from the 'legal-gray-areas'-is-where-we-do-our-best-work dept
Supreme Court precedent says the government needs a warrant if it wants to get cell-site location info. This ruling altered the contours of the Third Party Doctrine, making it clear not every third-party record exists outside the Fourth Amendment’s protections.
But that only applies to location info gathered from cell service providers utilizing the data they collect from cell tower connections. When the government wants to track the movement of individuals, it can do it, but it needs a warrant. When it just wants a bunch of location data on everyone in an area, somehow the warrant requirement disappears.
That’s what CBP and ICE are doing. According to a report by the Wall Street Journal [paywall], the agencies are buying location info in bulk from third-party vendors. No warrant required.
The Trump administration has been using commercial data that tracks millions of smartphone users’ locations to help enforce its policies on immigration and deportation, according to a report Friday from the Wall Street Journal.
The database, owned by a company called Venntel Inc., collects information from run-of-the-mill games, weather and shopping smartphone apps where users have agreed to share their location, according to the report.
This isn’t cell-site location info, technically. But a lot of this location data wouldn’t exist without cell towers. The CBP believes this is all very legal, as it does not target any one person and, in a rather stupid assertion, claims the data is “pseudonymized.” This means the location data isn’t linked to identifying info about the cell phone’s owner. But that word means even less than the usual “anonymized.” The application of analytic tools can strip this anonymization away, even without additional data pulled from other sources.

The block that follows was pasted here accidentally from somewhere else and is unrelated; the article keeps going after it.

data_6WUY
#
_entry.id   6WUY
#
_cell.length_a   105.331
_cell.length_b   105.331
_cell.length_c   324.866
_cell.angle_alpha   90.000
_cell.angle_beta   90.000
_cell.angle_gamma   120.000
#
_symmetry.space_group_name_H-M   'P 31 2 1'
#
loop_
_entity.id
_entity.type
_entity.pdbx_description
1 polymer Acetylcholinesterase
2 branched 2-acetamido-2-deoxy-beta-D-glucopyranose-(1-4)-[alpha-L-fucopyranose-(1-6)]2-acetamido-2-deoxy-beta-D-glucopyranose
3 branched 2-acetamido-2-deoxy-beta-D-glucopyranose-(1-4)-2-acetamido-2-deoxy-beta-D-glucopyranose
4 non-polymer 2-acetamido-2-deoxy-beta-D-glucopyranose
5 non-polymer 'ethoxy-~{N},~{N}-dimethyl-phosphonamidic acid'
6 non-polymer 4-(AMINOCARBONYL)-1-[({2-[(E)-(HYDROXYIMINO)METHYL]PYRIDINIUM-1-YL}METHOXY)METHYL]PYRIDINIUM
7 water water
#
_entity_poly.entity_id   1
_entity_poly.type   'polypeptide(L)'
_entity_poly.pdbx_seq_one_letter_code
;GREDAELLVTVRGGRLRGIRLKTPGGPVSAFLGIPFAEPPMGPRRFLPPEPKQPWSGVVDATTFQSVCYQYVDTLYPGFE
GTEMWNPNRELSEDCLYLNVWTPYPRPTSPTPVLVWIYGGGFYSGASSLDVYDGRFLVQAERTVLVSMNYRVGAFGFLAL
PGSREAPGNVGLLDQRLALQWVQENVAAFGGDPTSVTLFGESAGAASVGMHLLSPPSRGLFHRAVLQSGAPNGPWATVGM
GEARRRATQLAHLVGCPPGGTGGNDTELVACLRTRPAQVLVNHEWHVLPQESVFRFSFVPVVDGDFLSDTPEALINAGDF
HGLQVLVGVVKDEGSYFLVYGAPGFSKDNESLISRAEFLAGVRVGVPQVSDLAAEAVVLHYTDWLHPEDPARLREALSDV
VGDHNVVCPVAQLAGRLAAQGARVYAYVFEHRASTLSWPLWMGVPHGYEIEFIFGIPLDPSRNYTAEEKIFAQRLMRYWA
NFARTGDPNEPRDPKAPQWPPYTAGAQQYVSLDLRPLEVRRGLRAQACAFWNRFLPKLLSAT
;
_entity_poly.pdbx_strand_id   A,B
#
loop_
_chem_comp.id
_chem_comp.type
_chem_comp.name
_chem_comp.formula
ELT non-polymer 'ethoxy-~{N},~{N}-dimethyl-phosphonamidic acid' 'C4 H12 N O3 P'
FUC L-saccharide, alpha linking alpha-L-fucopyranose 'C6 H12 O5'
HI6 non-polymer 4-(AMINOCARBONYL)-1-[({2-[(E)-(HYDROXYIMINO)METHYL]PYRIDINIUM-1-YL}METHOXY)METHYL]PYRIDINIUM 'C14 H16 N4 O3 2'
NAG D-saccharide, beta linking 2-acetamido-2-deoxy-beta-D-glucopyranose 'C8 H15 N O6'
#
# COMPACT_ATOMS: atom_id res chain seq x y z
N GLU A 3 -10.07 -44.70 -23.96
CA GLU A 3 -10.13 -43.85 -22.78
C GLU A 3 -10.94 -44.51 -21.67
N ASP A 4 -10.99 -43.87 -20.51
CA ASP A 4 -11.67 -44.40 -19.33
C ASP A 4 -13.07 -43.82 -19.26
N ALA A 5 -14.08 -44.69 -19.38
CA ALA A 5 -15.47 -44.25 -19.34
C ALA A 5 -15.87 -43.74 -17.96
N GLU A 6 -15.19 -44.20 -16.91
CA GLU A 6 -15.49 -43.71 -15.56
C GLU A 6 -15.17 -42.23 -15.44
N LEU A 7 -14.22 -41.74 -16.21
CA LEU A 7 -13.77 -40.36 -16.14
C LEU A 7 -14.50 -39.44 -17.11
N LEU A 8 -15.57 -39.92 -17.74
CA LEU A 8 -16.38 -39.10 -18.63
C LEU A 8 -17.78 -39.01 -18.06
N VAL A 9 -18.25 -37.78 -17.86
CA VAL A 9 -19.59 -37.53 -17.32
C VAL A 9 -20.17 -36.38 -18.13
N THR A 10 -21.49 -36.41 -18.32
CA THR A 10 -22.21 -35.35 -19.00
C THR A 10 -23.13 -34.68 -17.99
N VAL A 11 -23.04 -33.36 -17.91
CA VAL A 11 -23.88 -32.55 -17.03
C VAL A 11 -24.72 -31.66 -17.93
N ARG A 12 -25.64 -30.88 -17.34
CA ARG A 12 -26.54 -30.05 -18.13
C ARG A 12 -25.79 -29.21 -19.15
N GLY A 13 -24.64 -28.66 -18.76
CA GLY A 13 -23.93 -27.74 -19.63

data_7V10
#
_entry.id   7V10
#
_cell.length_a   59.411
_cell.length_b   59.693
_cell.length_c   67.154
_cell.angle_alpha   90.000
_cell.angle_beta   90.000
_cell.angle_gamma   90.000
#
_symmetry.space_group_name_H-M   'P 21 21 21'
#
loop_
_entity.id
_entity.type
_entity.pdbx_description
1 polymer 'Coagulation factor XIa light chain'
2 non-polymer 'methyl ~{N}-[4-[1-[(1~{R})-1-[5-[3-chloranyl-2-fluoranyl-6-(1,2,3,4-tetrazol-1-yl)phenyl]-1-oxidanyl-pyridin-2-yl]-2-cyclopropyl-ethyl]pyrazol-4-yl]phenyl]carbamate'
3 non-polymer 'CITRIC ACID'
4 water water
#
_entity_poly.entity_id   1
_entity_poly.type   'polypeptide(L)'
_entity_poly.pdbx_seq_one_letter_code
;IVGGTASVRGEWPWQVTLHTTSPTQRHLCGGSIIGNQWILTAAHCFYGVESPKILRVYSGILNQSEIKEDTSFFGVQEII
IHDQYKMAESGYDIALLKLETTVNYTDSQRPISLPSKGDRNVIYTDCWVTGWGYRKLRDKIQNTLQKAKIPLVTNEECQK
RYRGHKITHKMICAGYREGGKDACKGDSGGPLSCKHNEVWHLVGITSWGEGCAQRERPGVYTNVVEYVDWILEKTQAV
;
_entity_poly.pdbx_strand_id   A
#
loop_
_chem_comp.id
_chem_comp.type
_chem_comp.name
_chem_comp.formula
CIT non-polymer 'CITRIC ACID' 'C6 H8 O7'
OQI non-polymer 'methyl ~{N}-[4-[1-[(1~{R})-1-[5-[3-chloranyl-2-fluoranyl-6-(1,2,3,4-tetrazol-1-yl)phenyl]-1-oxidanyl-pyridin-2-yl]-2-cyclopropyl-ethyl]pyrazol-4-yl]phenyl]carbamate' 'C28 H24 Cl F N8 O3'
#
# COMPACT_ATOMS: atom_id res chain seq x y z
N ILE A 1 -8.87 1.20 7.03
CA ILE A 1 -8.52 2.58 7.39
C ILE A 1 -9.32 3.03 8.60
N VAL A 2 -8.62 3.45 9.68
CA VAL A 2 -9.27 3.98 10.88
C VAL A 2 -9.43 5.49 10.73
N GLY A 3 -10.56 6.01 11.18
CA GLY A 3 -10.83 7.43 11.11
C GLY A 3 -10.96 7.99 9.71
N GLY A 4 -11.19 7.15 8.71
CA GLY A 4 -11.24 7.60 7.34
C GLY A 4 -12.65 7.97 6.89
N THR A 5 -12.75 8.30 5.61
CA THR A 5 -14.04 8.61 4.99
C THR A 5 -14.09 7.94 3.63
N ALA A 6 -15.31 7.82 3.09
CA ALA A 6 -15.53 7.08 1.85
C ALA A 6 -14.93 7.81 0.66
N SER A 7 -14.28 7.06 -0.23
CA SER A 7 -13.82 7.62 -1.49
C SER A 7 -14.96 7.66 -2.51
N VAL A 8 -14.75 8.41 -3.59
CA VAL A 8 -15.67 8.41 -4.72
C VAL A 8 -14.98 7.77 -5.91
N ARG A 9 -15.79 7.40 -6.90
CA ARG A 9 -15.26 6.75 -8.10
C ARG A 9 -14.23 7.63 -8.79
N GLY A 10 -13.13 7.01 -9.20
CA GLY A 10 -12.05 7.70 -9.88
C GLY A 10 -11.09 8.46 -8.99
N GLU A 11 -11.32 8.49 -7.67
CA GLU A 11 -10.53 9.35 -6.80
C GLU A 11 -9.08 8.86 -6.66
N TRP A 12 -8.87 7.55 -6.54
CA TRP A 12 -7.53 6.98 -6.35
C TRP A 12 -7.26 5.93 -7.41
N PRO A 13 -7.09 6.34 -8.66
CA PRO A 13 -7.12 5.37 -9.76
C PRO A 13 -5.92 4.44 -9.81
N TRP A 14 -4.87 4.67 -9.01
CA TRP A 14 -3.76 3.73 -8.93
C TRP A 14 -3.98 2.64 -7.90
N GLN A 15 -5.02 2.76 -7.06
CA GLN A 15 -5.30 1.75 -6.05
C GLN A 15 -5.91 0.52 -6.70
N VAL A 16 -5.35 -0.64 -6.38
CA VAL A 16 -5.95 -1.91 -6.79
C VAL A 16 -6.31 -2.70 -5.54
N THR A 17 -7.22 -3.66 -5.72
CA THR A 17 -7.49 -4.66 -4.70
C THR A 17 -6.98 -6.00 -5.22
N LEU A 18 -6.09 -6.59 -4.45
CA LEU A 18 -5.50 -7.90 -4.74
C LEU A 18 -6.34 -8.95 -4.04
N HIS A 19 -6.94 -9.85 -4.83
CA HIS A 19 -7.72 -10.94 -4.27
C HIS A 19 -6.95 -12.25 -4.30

If the data were truly anonymized, it would be worthless: just a bunch of data points unrelated to anything. But it obviously isn’t anonymized — or at least isn’t that way for long after the agencies obtain it — or the government wouldn’t be saying things like this:
Sources told the Journal that Immigrations and Customs Enforcement (ICE) and Customs and Border Protection (CBP), two divisions under the Department of Homeland Security (DHS), have used the location data to help them identify and locate those who may have entered the country unlawfully, whom they later arrested.
Both agencies have been using this data since 2017, according to contract info obtained by the Wall Street Journal. For now, it’s still legal to obtain this data from third parties without a warrant. It’s unlikely this data will see a successful challenge any time soon, not if it’s coming from third parties that have been given explicit permission to collect location data.
But that doesn’t mean current protections for cell-site location info won’t eventually expand to cover third parties like Venntel. Voluntarily sharing location info with a company isn’t the same thing as voluntarily sharing data with the government, no matter how much the government argues there’s no expectation of privacy in records freely given to third parties. Many people feel more comfortable sharing data with companies, since the end result tends to be things like targeted ads, rather than targeted investigations.
Oddly, CBP claims the data is not “ingested in bulk,” which seems to run counter to how this data is purchased. If it’s truly anonymized, the CBP has no choice but to obtain it in bulk and work from there to determine who it’s targeting for removal. Perhaps the CBP’s definition of “bulk” is different than the common definition of “bulk.” Maybe the agency believes that throwing up a couple of geofences prevents this from being a “bulk” collection. If so, the government is wrong. Anything that provides massive amounts of data from multiple sources is a, by definition, a “bulk collection.”
This is working for the government right now. But sooner or later, this haystack-building method will likely find itself on the wrong side of the Constitution, especially when courts are informed of just how meaningless the word “anonymized” is in the context of bulk location data.